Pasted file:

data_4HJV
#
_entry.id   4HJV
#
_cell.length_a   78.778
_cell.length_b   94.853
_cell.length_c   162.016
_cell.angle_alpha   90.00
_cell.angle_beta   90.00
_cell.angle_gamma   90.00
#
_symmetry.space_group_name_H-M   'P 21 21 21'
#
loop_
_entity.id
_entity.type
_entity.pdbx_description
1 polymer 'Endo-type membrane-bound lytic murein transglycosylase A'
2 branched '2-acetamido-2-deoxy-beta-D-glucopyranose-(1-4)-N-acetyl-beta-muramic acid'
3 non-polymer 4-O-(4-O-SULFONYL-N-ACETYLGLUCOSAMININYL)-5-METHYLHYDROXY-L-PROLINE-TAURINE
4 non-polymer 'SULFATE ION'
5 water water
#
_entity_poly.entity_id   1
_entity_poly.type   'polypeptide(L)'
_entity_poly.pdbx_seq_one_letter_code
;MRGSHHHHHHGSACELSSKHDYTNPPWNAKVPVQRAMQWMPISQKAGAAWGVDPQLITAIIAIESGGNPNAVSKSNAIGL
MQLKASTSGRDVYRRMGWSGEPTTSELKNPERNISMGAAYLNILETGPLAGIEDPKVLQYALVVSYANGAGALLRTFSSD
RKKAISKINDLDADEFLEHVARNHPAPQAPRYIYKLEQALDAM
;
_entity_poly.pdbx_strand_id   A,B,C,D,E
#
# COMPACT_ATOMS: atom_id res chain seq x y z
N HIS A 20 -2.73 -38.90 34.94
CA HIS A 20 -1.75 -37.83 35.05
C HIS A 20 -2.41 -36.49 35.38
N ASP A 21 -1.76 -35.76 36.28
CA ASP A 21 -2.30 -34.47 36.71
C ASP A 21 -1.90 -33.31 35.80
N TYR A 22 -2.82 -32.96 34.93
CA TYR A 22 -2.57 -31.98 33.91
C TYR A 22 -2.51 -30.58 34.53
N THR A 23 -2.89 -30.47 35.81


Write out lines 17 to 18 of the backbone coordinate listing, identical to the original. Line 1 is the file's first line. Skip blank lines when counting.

_entity.pdbx_description
1 polymer 'Endo-type membrane-bound lytic murein transglycosylase A'